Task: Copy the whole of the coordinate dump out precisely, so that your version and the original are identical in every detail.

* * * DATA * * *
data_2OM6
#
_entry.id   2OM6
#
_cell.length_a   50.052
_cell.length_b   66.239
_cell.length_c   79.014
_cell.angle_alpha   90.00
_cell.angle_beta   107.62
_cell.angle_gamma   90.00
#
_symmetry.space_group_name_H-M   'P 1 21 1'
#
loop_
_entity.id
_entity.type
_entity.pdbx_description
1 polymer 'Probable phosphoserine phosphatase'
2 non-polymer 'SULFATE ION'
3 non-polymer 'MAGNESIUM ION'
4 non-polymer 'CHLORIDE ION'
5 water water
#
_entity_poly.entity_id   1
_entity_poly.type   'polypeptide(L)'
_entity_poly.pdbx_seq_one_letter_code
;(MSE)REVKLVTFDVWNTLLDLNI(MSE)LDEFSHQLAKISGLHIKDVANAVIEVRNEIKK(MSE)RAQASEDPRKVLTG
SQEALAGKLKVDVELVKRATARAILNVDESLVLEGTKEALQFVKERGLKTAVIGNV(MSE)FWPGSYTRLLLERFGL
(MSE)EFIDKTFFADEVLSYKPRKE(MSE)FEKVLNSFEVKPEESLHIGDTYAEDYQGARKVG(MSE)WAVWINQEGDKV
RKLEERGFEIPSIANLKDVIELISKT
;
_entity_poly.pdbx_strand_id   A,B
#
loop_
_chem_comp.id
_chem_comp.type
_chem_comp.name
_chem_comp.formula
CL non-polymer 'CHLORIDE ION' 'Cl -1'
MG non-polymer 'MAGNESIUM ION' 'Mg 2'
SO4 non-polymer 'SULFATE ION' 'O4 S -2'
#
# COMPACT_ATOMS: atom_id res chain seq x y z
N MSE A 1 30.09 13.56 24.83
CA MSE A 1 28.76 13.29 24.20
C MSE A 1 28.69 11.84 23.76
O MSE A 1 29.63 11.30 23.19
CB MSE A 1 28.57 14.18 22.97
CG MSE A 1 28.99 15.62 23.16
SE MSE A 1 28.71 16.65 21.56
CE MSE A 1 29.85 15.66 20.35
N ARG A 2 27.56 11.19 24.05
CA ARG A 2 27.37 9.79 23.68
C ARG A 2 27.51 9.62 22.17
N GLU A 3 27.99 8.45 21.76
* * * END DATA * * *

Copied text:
data_2OM6
#
_entry.id   2OM6
#
_cell.length_a   50.052
_cell.length_b   66.239
_cell.length_c   79.014
_cell.angle_alpha   90.00
_cell.angle_beta   107.62
_cell.angle_gamma   90.00
#
_symmetry.space_group_name_H-M   'P 1 21 1'
#
loop_
_entity.id
_entity.type
_entity.pdbx_description
1 polymer 'Probable phosphoserine phosphatase'
2 non-polymer 'SULFATE ION'
3 non-polymer 'MAGNESIUM ION'
4 non-polymer 'CHLORIDE ION'
5 water water
#
_entity_poly.entity_id   1
_entity_poly.type   'polypeptide(L)'
_entity_poly.pdbx_seq_one_letter_code
;(MSE)REVKLVTFDVWNTLLDLNI(MSE)LDEFSHQLAKISGLHIKDVANAVIEVRNEIKK(MSE)RAQASEDPRKVLTG
SQEALAGKLKVDVELVKRATARAILNVDESLVLEGTKEALQFVKERGLKTAVIGNV(MSE)FWPGSYTRLLLERFGL
(MSE)EFIDKTFFADEVLSYKPRKE(MSE)FEKVLNSFEVKPEESLHIGDTYAEDYQGARKVG(MSE)WAVWINQEGDKV
RKLEERGFEIPSIANLKDVIELISKT
;
_entity_poly.pdbx_strand_id   A,B
#
loop_
_chem_comp.id
_chem_comp.type
_chem_comp.name
_chem_comp.formula
CL non-polymer 'CHLORIDE ION' 'Cl -1'
MG non-polymer 'MAGNESIUM ION' 'Mg 2'
SO4 non-polymer 'SULFATE ION' 'O4 S -2'
#
# COMPACT_ATOMS: atom_id res chain seq x y z
N MSE A 1 30.09 13.56 24.83
CA MSE A 1 28.76 13.29 24.20
C MSE A 1 28.69 11.84 23.76
O MSE A 1 29.63 11.30 23.19
CB MSE A 1 28.57 14.18 22.97
CG MSE A 1 28.99 15.62 23.16
SE MSE A 1 28.71 16.65 21.56
CE MSE A 1 29.85 15.66 20.35
N ARG A 2 27.56 11.19 24.05
CA ARG A 2 27.37 9.79 23.68
C ARG A 2 27.51 9.62 22.17
N GLU A 3 27.99 8.45 21.76